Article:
I agree completely. I read this just after looking at the Kingdom of Sicily article and saying to myself, "This should really be split up into two articles..." Srnec (talk) 19:13, 23 October 2010 (UTC)


The Kingdom of the Two Sicilies was by far the poorest and most economically backward of the Italian peninsula, the wealthiest were Piedmont-Sardinia, Lombardy and Venetia (even if the latter two belonged to Austria for the majority of the 19th Century). I have rectified this. Mspence835 (talk) 13:32, 16 October 2010 (UTC)

And I have rectified this again since the history you're aware of isn't the actual fact. I'm italian and I know my own history and I'm also aware of what the history books say. However, in recent times, there have been some proofs coming out that tell the truth about the history of the Two Sicilies. Even the most important documentaries in Italy have told the truth about what actually happened. (See the documentary, Ulisse. The guy that presents it is from Piedmont) —Preceding unsigned comment added by (talk) 08:14, 24 October 2010 (UTC)

The Kingdom of the Two Sicilies was the most populous and militarily powerful Italian state. I've never read any reliable source which suggested that it was the wealthiest (although I'm sure it was better off than Sardinia proper, and perhaps than the Papal States). Every account I've read notes Lombardy-Venetia as the most economically developed part of the peninsula. john k (talk) 04:32, 23 November 2010 (UTC)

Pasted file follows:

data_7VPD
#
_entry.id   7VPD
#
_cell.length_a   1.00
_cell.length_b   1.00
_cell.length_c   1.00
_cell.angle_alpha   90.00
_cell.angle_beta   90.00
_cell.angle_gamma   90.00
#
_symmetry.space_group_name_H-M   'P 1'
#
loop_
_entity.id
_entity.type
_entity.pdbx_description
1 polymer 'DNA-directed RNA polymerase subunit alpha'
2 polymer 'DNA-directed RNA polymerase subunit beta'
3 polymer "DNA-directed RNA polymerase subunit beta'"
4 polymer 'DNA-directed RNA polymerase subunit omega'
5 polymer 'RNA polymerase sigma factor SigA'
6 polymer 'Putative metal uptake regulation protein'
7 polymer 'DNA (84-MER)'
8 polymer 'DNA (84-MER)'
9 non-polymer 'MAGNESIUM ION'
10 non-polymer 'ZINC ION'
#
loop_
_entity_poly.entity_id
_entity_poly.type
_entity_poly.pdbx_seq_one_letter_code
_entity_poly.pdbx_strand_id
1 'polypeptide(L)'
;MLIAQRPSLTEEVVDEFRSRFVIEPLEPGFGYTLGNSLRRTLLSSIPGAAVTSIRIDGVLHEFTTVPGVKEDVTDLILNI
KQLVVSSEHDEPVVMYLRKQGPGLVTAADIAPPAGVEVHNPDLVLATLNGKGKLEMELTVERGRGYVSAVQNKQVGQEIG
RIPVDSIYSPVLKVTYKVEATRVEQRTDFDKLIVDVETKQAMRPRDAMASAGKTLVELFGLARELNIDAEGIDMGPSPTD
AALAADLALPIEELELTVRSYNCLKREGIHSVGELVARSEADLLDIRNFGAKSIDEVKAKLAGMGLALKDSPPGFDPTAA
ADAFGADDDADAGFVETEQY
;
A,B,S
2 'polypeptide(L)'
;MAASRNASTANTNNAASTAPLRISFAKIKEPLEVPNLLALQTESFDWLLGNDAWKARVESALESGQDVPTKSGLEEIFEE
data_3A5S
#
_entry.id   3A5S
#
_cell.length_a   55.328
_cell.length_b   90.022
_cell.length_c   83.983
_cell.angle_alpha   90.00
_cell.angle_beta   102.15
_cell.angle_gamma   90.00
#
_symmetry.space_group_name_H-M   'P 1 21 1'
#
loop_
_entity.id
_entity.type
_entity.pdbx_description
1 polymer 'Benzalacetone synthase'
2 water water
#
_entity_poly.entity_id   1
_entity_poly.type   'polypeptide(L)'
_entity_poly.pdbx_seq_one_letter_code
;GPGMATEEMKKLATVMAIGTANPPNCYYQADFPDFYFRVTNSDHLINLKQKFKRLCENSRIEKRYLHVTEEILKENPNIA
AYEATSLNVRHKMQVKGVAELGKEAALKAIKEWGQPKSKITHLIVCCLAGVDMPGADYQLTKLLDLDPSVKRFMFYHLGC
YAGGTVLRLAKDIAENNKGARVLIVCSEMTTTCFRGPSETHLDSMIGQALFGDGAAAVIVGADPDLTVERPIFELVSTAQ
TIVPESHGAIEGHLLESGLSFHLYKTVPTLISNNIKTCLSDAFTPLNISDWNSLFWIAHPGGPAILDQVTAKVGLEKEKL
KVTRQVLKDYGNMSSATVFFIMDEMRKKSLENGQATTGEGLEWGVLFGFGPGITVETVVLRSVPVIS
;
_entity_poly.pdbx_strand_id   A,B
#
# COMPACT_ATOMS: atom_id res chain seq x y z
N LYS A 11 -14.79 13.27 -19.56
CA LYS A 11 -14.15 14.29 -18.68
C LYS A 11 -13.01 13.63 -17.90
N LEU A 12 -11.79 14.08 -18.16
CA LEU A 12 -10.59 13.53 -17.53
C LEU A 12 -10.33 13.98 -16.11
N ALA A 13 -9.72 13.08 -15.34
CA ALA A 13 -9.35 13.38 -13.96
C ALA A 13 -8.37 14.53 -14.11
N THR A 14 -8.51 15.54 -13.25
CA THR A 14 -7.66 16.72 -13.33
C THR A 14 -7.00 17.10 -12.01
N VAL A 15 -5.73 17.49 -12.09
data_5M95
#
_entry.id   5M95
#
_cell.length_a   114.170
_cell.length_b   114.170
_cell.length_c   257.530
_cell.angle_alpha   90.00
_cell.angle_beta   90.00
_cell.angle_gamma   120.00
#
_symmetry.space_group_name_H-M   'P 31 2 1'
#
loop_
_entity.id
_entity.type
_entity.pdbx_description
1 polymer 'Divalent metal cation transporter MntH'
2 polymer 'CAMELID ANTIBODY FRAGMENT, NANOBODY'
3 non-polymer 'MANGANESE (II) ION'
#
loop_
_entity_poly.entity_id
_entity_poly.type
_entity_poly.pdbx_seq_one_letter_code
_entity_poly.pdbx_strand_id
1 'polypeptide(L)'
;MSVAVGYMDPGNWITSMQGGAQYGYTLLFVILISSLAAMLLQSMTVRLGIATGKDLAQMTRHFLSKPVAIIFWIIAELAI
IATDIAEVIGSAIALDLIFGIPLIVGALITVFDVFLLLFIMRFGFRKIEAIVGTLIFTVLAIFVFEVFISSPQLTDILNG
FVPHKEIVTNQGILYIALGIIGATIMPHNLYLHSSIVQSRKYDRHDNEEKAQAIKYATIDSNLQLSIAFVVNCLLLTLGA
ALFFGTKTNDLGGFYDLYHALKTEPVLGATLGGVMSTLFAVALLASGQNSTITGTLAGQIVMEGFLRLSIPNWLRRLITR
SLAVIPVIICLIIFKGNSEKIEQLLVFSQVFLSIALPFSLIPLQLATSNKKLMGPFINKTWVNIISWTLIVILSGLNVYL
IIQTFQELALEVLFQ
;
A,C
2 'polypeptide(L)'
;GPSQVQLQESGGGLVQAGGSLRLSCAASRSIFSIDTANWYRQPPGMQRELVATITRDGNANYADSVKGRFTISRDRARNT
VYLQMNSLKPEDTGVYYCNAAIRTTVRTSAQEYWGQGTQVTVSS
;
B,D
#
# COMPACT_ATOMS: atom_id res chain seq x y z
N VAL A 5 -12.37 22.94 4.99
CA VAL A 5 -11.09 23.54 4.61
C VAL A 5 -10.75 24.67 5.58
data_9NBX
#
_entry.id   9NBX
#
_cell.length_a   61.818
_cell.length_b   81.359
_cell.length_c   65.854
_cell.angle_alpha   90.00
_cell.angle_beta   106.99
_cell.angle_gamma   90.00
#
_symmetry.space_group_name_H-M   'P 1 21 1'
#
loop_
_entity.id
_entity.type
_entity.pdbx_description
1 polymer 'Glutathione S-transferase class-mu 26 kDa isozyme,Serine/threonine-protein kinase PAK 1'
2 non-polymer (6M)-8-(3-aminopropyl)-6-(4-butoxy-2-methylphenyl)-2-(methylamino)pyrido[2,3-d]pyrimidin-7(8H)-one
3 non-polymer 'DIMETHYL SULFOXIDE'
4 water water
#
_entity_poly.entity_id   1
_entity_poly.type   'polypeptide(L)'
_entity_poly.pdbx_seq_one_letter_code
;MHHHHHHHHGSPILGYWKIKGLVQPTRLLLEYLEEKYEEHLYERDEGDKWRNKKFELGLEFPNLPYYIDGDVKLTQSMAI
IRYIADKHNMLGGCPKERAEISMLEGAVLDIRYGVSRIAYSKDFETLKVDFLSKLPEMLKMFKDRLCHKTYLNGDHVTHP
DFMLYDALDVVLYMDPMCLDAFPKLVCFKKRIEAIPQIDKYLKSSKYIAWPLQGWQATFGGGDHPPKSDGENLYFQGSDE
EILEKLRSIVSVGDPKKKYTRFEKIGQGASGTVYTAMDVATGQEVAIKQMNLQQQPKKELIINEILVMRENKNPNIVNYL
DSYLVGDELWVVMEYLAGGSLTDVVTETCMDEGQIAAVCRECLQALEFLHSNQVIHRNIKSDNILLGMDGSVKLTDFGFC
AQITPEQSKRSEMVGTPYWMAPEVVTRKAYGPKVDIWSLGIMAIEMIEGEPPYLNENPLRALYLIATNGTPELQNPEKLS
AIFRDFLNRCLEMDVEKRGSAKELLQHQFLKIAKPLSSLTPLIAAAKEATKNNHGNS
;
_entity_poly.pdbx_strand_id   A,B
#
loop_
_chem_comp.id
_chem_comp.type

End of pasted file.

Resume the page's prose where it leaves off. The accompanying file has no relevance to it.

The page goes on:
And as I said, there are constantly reported facts in Italy about this. I'm sorry, but if you don't know the language your access to historical sources is highly limited. —Preceding unsigned comment added by (talk) 16:04, 17 December 2010 (UTC)

Could you provide some sources? And if this is so widely recognized in Italy, there ought to be sources in English that discuss it - English language historians of Italy generally keep abreast with what's going on in Italian scholarship. john k (talk) 16:23, 17 December 2010 (UTC)

I don't know it might be. Just type "Regno delle Due Sicilie" on google, that should do the trick. And I'm sorry, I'm not very informed about translated sources. I'm Italian. The Italian article reports facts the way they have been described here, but they're much more detailed.

What a joke!!!!!!!!! The ony two areas to have some industrialization were Naples and Palermo. Illiteracy ranged from 88% (Sicily) to 90% (Campania). There was a grand total of eleven (yes, eleven) kilometers of railroad tracks in the whole south. Agriculture had not moved forward in the past ten centuries. This article belongs in the Wikipedia Fantasy section. —Preceding unsigned comment added by (talk) 02:56, 28 March 2011 (UTC)